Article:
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What is the scientific picture of the world?


People tend to ask themselves "unnecessary" questions. For example, how does our world work?

In ancient times, myths were created to answer this question. In myths, answers to complex questions about the structure of the universe were given in the form of understandable images. For example, each element was assigned a god who commanded it. These gods were very often humanoid. And they behaved like people: they quarreled, reconciled, envied each other, got married and got married. The most famous example of a mythological picture of the world is ancient Greek myths.

The mythological picture of the world is good in its own way. She is accessible, beautiful and funny. True, the predictive ability of such a picture is zero. If it comes down to the desire or unwillingness of the gods, the only way to achieve your goal is to appease the respective god with no small sacrifice.

Over time, mankind has accumulated experience in various fields. This experience should be passed on to the next generations. Therefore, already in the days of ancient Greece, the question arose of how to streamline the accumulated knowledge.

If we compare human consciousness with a warehouse, and knowledge with boxes, then the easiest way is to fold the boxes without any order, and let them lie. Who needs to understand. It is clear that this method is bad. It’s best to store the boxes in a specific order so they’re easier to find and nothing gets lost. Such a picture of the world, ordered in accordance with firmly established principles, is commonly called scientific.

Since the Greeks have long been interested in questions of the world order, they were the first to formulate scientific principles. A great merit in building the first scientific picture of the world belongs to Aristotle (384 BC – 322 BC). Aristotle discovered the rules of logical thinking and arranged the knowledge known by his time in accordance with these rules. The scientific picture of the world, the beginning of which was laid by Aristotle, existed for almost one and a half thousand years. The rules of logic underlying it made it objective. Even after the death of Aristotle, other scientists and philosophers were able to develop the scientific picture of the world. Returning to the warehouse analogy, we can say that Aristotle built a rack and indicated how to place existing and new boxes on its shelves. In addition, he gave a drawing, according to which it became possible to complete the construction of new racks,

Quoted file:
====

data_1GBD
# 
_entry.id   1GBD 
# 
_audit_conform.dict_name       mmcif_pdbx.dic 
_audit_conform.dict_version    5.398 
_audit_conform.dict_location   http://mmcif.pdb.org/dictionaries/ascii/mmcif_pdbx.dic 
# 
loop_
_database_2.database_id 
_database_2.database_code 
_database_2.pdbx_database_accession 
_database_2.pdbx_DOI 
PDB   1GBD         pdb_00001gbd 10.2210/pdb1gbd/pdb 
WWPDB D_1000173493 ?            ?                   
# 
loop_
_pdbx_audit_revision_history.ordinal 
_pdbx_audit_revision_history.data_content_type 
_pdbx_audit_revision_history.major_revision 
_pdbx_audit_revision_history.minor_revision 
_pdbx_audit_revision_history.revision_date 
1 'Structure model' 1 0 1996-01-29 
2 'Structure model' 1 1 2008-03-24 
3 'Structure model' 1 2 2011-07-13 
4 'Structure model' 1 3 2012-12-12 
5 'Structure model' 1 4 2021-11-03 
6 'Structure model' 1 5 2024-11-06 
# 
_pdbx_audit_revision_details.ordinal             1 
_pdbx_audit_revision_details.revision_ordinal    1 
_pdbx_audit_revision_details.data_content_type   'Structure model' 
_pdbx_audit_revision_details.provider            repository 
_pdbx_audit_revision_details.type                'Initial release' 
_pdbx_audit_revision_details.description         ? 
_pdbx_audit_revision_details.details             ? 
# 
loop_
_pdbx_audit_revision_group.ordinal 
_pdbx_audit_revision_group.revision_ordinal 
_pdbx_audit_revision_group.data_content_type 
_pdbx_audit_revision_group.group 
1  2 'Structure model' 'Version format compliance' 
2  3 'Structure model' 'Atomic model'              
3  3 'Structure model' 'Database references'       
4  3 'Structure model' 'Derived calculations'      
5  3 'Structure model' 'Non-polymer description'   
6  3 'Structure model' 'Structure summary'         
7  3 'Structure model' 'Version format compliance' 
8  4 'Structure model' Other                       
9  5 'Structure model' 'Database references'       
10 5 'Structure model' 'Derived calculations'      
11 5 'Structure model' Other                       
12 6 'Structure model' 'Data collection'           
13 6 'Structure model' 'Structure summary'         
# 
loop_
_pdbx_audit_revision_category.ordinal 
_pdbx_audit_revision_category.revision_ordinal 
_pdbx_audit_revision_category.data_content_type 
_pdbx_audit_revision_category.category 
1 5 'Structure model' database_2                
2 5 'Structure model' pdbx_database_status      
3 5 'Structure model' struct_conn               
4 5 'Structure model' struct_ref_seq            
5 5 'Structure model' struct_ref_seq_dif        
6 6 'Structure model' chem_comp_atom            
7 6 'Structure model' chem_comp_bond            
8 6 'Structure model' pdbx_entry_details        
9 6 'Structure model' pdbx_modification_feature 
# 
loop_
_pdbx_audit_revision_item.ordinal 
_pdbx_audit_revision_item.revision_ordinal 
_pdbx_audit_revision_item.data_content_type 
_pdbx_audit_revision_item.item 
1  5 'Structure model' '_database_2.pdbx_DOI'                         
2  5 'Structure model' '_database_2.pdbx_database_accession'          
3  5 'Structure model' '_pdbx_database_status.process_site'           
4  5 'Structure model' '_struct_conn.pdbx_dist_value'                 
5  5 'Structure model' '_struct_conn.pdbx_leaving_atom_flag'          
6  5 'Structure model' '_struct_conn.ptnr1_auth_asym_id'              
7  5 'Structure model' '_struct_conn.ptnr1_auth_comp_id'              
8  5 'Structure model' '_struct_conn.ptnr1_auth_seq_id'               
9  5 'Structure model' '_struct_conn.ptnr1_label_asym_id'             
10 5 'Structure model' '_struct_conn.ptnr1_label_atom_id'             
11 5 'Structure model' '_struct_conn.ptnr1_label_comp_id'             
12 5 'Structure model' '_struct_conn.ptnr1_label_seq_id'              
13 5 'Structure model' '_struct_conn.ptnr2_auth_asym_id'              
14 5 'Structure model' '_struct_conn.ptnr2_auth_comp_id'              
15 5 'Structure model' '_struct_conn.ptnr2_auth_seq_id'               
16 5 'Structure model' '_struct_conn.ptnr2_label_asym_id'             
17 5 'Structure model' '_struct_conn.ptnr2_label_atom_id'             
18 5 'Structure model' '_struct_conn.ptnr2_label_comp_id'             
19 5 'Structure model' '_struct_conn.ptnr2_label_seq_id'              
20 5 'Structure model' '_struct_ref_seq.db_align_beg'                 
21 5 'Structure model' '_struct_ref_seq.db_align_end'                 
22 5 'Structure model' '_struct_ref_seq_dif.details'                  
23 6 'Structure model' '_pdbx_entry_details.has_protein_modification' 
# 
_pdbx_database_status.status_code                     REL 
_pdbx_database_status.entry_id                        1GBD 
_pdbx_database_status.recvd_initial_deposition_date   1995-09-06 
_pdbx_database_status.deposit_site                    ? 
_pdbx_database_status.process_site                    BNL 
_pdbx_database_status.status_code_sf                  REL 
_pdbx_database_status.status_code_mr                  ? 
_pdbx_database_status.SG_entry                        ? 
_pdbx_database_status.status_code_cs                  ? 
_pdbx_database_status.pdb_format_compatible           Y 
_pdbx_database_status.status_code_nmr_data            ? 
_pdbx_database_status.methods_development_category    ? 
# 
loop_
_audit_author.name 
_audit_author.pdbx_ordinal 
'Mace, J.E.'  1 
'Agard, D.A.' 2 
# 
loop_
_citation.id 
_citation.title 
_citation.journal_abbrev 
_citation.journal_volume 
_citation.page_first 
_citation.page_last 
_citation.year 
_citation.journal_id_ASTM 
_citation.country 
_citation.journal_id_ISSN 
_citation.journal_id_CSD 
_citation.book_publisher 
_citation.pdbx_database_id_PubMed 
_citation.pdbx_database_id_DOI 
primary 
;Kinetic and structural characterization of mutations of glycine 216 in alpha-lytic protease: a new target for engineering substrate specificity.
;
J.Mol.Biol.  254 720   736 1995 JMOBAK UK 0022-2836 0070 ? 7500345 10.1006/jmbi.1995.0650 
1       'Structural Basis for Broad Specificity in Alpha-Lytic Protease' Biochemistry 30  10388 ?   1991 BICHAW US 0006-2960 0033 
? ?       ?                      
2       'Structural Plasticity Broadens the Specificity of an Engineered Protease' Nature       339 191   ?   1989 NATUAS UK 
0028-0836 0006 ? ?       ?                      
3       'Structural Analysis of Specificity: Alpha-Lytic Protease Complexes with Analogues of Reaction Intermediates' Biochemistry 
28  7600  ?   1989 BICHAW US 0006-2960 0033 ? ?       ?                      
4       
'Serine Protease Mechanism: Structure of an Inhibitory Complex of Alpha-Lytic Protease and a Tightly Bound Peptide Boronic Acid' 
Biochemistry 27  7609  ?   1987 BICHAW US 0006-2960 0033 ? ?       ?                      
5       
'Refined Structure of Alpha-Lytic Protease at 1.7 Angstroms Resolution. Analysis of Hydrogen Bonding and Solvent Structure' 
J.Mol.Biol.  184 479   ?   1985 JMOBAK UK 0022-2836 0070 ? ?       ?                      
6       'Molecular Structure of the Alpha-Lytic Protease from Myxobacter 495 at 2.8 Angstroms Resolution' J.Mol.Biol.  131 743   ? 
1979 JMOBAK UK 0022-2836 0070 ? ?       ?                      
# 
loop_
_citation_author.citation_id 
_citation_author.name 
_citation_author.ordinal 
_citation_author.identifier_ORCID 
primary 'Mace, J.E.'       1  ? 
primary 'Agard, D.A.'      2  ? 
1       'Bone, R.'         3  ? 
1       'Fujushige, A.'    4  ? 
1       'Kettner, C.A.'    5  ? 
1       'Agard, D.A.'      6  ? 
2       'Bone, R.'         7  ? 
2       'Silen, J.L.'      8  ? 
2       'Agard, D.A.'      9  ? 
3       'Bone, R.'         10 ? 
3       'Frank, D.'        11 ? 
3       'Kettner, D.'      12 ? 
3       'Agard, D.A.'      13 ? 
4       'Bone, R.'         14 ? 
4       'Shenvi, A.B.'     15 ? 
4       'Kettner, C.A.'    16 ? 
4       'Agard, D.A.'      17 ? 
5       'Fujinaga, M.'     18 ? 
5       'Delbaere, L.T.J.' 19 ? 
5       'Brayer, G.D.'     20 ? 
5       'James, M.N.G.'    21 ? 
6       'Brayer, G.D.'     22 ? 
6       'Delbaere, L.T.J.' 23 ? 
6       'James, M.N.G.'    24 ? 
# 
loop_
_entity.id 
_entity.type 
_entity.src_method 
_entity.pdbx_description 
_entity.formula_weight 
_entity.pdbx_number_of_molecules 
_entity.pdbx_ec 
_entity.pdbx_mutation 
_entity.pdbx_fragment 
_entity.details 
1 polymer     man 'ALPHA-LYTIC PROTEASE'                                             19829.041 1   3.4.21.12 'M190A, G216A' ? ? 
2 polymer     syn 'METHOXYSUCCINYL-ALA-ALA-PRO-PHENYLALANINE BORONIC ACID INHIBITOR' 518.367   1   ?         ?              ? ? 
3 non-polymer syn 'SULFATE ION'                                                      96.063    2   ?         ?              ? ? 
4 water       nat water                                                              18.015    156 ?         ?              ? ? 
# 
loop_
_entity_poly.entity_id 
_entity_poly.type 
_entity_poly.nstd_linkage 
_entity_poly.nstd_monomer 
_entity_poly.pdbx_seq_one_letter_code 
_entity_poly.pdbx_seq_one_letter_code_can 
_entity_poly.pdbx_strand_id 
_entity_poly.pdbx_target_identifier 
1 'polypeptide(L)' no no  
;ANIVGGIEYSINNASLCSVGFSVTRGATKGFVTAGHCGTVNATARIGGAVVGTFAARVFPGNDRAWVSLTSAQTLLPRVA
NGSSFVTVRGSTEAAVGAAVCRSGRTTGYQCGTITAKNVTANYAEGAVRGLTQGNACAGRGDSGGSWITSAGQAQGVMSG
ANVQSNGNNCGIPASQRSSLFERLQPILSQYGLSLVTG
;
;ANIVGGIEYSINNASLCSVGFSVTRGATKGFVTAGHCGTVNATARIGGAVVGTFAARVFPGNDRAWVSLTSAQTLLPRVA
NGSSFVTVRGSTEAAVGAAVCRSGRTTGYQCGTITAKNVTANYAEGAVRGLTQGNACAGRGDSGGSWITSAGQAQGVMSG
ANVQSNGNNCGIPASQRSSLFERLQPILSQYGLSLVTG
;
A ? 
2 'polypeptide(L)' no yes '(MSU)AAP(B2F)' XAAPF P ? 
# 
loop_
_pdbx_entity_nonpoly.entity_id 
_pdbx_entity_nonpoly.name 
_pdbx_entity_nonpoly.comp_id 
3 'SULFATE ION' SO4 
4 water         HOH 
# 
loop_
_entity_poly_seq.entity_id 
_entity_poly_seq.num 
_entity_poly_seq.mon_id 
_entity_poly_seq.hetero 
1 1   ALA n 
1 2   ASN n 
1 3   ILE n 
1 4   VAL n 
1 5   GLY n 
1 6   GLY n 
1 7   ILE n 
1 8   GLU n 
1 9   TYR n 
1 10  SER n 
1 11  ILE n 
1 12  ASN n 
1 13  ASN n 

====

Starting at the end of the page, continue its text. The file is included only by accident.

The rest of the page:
Such a need has arisen. The rules of logic allowed drawing conclusions. As a result, the scientific picture of the world received predictive power. The ability to acquire new knowledge on the basis of existing ones has made the scientific picture of the world self-sufficient and developing. This is how science appeared as a separate branch of social activity and as one of the foundations of civilization.

In some areas of science, the process of obtaining new knowledge was faster than in others. Thanks to this, in the 16-17 centuries, a scientific physical picture of the world was formed. Its formation is associated with the name of I. Newton (1642 – 1727). Improved logic and mathematics were put in the basis of the scientific physical picture of the world. In addition, in addition to predictability, they began to require reproducibility from the scientific picture of the world. Thanks to the application of mathematical methods, the natural sciences began to develop rapidly: physics and chemistry. The scientific picture in the field of biology began to take shape thanks to the work of Carl Linnaeus (1707-1778). He created a unified classification system for the flora and fauna, thanks to which it became possible to streamline the knowledge accumulated by that time in the field of wildlife.

At present, the following requirements are imposed on the scientific picture of the world: consistency, evidence, predictive ability, reproducibility of results. Some of the existing fields of knowledge (eg astrophysics, history, sociology) do not meet these criteria. This testifies not so much to the “inferiority" of these sciences, but to the need to develop the existing concept of the scientific picture of the world.

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